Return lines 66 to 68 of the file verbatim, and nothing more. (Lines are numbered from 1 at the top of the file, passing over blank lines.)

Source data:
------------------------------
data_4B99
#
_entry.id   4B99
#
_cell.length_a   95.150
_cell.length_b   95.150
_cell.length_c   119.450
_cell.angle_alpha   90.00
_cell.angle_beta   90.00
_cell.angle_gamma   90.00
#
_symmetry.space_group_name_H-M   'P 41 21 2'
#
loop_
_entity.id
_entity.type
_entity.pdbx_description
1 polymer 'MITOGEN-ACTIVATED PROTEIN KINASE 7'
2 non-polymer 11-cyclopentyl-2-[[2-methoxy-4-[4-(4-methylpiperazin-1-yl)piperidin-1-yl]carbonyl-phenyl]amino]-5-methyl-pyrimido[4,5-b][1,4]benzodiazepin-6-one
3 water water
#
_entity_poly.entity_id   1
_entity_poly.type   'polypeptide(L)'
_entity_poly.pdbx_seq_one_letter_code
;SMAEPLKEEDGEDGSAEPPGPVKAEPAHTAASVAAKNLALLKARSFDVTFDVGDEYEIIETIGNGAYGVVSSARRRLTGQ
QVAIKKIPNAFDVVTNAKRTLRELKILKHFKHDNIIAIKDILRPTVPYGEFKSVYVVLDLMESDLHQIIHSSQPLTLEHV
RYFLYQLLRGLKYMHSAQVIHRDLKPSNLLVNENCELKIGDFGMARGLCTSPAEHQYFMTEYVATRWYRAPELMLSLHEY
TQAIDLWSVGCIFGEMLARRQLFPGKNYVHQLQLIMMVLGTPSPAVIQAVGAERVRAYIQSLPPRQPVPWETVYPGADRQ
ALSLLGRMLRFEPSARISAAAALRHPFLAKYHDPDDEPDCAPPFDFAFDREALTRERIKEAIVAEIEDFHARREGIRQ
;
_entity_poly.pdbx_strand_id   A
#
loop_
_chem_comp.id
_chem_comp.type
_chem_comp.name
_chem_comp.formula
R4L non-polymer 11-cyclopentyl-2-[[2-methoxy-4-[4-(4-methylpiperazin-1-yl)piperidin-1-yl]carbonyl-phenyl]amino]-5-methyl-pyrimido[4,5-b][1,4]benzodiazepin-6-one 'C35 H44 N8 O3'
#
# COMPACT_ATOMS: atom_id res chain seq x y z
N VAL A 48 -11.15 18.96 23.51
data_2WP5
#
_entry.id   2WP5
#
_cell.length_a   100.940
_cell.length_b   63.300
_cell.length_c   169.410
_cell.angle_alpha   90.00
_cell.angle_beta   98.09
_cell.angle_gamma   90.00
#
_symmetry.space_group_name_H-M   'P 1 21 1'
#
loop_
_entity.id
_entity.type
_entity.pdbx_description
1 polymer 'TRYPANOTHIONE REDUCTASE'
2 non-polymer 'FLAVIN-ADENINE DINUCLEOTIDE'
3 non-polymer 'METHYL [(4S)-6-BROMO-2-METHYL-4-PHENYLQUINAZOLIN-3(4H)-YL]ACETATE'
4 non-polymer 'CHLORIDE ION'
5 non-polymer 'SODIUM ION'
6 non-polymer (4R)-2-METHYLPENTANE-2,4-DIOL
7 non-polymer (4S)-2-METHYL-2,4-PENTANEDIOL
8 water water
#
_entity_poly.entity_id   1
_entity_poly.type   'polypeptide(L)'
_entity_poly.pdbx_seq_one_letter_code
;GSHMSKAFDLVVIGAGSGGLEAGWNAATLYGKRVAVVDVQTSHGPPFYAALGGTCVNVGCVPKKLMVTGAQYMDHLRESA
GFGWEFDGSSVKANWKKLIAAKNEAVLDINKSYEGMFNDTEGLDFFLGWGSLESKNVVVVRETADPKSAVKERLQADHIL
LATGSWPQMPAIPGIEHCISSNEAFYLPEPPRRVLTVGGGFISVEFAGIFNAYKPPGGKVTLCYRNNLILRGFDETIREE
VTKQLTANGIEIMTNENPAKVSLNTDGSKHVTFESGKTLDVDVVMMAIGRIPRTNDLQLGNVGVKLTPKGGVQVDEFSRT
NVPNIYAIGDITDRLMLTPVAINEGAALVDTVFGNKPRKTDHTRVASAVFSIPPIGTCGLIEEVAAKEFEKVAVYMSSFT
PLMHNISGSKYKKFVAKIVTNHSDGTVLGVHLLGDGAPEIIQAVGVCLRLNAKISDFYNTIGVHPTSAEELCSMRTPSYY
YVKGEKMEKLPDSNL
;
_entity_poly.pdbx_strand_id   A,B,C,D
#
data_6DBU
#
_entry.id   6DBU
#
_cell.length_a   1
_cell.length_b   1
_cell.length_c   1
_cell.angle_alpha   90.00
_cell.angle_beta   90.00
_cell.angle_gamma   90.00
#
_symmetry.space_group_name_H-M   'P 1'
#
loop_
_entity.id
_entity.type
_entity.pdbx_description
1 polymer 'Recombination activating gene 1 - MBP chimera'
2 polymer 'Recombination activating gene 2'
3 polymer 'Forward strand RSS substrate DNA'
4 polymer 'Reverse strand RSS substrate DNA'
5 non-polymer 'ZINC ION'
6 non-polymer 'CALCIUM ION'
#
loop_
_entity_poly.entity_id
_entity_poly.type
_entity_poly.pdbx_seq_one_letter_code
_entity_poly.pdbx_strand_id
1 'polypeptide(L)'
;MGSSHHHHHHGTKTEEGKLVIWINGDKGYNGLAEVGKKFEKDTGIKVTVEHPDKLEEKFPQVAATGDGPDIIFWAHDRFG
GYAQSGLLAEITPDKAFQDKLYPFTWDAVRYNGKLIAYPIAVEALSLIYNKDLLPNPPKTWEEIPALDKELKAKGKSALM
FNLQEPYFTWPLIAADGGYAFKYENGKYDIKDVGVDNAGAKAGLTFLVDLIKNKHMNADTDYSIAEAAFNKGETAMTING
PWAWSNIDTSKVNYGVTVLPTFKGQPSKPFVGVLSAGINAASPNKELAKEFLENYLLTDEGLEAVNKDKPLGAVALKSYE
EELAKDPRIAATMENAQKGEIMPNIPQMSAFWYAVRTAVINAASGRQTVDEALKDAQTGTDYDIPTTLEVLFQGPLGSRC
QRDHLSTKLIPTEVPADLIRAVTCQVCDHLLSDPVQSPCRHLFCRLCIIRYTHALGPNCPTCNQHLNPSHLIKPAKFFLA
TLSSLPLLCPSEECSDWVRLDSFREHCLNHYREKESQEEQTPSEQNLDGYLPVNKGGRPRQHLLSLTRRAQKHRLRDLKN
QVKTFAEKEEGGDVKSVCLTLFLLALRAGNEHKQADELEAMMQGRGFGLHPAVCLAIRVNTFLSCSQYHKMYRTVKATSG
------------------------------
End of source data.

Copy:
8 water water
#
_entity_poly.entity_id   1